Categories Query searching Selector screen

Better Selector Queries

The Selector screen lets you define your own searches (or queries) on your data.

The way you structure your query can affect how long it takes to complete – the more data the system has to search, process, and display, the longer your search will take.

From release, the Selector screen provides on-screen color-coding and hints to help you create better-performing selector queries.

Query properties are color-coded to indicate the potential impact they will have on your query. For the best performing query use query properties with a light-green background – these are dictionary keys and help to reduce the amount of data the system has to search. Simple query properties display a white background.

If the query property is for complex data (which is data that requires some processing to obtain), it has a light-red background. Use complex query properties sparingly as they will slow down your query.

Similarly, in the search results table, column headers are colored light-red for data that requires additional processing to display. These columns may slow down the display of your search results.

The colors are explained in the Color Legend screen, which is displayed if you right-click in the search results table and then select the Color Legend command.

Use dictionary keys and simple query properties, where possible

Dictionary key (light-green) and simple (white) query property types require less processing than complex (light-red) query properties. The less data processing the system needs to do, the faster your query.

Order your query properties to maximize the efficiency of the query

At the top of the query criteria list, include the query properties that will help to reduce the number of entities that the system has to search.

Example: You have a yard full of containers most of which are 20‑foot, and most of which have not been there long, and you want to find 20‑foot containers that had been in the yard for more than 100 days.

Your query would include query properties to determine (or test) the number of dwell days and a test for 20‑foot containers. Placing the dwell test before the 20‑foot test in your query order would be more efficient, because the total number of tests on data would be less. Most non‑matching containers would only need one test (the dwell test) before being eliminated. If you placed the test for 20‑foot containers first, most non-matching items would pass the first test and then need the dwell test as well before being eliminated.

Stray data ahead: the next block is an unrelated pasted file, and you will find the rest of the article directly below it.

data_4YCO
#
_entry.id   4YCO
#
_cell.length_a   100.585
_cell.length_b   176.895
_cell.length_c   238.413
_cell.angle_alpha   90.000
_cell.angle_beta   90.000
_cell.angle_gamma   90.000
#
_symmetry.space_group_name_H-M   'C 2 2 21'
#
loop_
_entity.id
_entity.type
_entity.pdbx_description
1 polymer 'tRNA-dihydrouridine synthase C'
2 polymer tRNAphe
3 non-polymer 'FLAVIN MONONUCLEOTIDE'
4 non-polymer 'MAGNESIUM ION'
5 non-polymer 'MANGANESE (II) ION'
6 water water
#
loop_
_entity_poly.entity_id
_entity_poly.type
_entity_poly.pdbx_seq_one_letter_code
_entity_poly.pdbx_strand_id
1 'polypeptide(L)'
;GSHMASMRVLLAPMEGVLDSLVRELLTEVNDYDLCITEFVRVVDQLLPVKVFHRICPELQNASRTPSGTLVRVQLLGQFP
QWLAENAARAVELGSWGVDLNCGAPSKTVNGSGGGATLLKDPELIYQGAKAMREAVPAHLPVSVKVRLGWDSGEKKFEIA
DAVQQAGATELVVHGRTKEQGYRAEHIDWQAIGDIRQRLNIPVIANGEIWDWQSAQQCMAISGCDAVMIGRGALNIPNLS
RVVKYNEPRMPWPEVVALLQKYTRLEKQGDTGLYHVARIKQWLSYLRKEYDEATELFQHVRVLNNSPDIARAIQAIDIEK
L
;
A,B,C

The Dwell Days query property is more efficient before the 20-foot query property for this query.

Use the minimum number of query properties to describe your query

Be as specific as possible in your query propertiesthe number of query properties determines how much data the system needs search. The less data the system needs to search, the faster your query (but an extra query property can sometimes help to reduce the amount of data the system needs to search).

Include only the relevant columns in the search results table

It takes longer to display your search results if you have lots of columns or columns with complex data in your search results table.

If the column heading is for complex data (= data that requires processing to display), it has a light-red background. Use these columns sparingly.

Try to use column headings with a gray background – this is simple data that the system doesn’t have to process much.

The more columns that are included in the search results table, the more data the system has to process and display, which could lead to an increase in the length of time to display your search results.

Same query as above but with more columns in the search results table:

The same search results took longer to display because there are more columns in the search results table.

Use the Column Organizer screen to specify which columns to display in the search results table.

So, for improved performance in your queries:

  • Use more dictionary keys (light-green properties).
  • Try to use fewer query properties overall (particularity avoiding the complex properties).
  • Consider the order of the properties.
  • Minimize the number of columns in the results table.

You can use the ideas in this blog post in any release. However, the selector screen has color-coding and hints only from release onwards.

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